And it has stopped raining.


Day 3.

Starting with the impressively monikered Forest Swords, actually Matthew Barnes from The Wirral and his bassist pal, is a hell of a way to start. Despite bass that vibrated my corneas, Forest Swords layered sounds, twisted and weaved over electronic beats sounded terrifying and intense. Thor’s Stone sounded awesome.

I catch some of Fufanu over in Andrews Theater, but the young Icelanders are not cutting it, with too much going on, including techno squeaking, an over-active drummer and an unnecessary trumpet. Less is sometimes more.

Sin Fang seem a little lost in the expansive hangar, which is a real pity, as I’m a fan of anything Sindri turns his hand to, not least his latest album, Flowers. He doesn’t seem to know where to put himself, and the crowd responds accordingly.

I return to Andrews Theater for Kría Brekkan. Quite possibly the quirkiest act I’ve seen all weekend, Kristín Anna sits alone at her piano like a rare exotic bird, constantly tweaking bits of gadgetry, whilst delivering childlike vocals in a seemingly endless stream of consciousness. It’s not without charm, but can feel a bit like you are invading her personal space.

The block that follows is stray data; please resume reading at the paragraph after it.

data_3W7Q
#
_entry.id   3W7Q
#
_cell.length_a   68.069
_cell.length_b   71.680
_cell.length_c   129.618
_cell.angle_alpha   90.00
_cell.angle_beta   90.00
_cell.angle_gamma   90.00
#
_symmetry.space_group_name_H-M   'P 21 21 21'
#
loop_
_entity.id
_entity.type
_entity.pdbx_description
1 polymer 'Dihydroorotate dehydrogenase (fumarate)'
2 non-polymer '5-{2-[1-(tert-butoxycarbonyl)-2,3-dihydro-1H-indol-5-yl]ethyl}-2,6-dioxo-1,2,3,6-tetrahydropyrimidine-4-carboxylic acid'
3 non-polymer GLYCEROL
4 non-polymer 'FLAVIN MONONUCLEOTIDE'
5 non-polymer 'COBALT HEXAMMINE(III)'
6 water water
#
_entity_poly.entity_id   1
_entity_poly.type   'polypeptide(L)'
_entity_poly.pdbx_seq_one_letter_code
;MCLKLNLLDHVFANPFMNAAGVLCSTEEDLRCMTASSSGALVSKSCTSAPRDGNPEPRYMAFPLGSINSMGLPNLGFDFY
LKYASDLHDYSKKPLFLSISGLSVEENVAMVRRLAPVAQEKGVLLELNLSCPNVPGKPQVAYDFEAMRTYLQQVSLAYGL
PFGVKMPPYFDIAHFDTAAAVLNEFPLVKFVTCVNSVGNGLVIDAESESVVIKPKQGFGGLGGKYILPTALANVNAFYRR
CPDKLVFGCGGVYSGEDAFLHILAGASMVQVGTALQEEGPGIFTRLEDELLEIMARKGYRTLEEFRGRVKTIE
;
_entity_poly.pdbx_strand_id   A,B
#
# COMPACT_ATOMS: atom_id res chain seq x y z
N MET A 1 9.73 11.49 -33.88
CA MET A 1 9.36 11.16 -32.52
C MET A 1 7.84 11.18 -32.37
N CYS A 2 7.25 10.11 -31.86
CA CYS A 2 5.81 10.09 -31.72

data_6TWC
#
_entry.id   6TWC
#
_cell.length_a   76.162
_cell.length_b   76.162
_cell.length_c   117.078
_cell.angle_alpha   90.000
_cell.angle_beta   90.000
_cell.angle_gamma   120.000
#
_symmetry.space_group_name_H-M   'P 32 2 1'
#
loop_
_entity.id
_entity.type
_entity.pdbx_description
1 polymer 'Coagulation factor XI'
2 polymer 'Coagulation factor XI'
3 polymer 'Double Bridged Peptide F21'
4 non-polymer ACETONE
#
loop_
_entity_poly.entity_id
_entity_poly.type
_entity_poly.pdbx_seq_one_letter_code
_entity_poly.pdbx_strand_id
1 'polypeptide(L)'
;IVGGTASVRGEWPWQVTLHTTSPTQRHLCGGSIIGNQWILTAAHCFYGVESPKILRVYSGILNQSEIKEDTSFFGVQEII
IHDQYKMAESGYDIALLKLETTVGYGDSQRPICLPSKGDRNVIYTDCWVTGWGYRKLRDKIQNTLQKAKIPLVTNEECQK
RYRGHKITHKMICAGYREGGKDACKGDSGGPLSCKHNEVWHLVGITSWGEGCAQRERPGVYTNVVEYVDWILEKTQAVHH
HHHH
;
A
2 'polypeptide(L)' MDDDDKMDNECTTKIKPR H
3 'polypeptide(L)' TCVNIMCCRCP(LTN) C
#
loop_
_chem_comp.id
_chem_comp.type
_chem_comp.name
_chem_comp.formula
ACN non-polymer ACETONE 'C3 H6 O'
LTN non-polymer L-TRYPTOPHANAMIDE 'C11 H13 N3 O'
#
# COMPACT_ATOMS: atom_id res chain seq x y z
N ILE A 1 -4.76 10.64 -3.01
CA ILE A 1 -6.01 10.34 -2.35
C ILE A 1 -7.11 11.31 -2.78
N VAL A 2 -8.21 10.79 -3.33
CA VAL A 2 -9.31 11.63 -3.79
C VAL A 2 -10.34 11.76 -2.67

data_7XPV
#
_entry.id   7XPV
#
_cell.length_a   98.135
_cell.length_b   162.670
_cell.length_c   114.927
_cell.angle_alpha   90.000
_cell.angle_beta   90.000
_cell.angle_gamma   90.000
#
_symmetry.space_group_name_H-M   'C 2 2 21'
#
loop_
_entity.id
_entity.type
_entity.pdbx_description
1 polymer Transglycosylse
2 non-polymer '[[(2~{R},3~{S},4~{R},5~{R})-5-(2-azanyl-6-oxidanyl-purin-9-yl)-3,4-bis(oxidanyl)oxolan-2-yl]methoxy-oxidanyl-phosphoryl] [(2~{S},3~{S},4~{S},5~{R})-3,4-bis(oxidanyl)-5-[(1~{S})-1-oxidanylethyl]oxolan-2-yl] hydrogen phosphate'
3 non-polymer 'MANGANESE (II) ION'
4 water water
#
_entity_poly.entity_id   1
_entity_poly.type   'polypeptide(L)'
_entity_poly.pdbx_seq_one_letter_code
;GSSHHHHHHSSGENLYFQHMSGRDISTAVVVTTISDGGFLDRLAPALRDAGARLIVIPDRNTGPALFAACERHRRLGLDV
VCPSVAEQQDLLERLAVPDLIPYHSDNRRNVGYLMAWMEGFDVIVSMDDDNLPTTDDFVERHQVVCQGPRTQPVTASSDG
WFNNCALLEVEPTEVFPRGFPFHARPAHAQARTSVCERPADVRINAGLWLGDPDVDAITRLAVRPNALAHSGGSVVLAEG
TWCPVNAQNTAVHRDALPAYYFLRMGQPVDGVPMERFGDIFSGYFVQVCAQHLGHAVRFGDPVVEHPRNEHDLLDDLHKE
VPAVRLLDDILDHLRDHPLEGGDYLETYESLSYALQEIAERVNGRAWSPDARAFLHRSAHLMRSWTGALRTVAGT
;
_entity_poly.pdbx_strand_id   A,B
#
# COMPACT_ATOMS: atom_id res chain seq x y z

For A Minor Reflection have been around for a while now, and have a back catalogue to draw upon. They do, and the trademarks gained by touring with Sigur Rós make for a tight, thrilling show with impressive visuals to go with their post-rock. A mid set technical failure threatened to upstage the whole thing, but actually just caused them to play with renewed energy. The last track, untitled and new was as blistering hot as the molten lava on the screens behind them.

I Break Horses is Maria Lindén from Sweden, with two lads who she seems to have insisted wear their hoodies with hoods up at all times. I was hugely surprised with this group—I wasn’t expecting such a presence; Maria commands the stage like a woman possessed whilst the music is swirling synths and clever beats. I really enjoyed their set, with stand out tracks being ‘Denial’ and closer ‘Winter Beats.’

I leave ATP confused. The venue is an odd choice, and I’m not 100 percent sure it works. It’s location is far from ideal, and at times, it still feels and looks like the abandoned air base that it is. Thursday felt a little flat, whilst yesterday was buzzing. The music however has been hard to beat, with winning sets from Mogwai, Low Roar, Spiritualized Acoustic Mainline, For a Minor Reflection, I Break Horses and the mighty Portishead. I took a walk in downtown Reykjavík earlier today; all I heard was talk of Portishead and ATP. That, I think, is a triumph.


Previously published on Iceland Review online.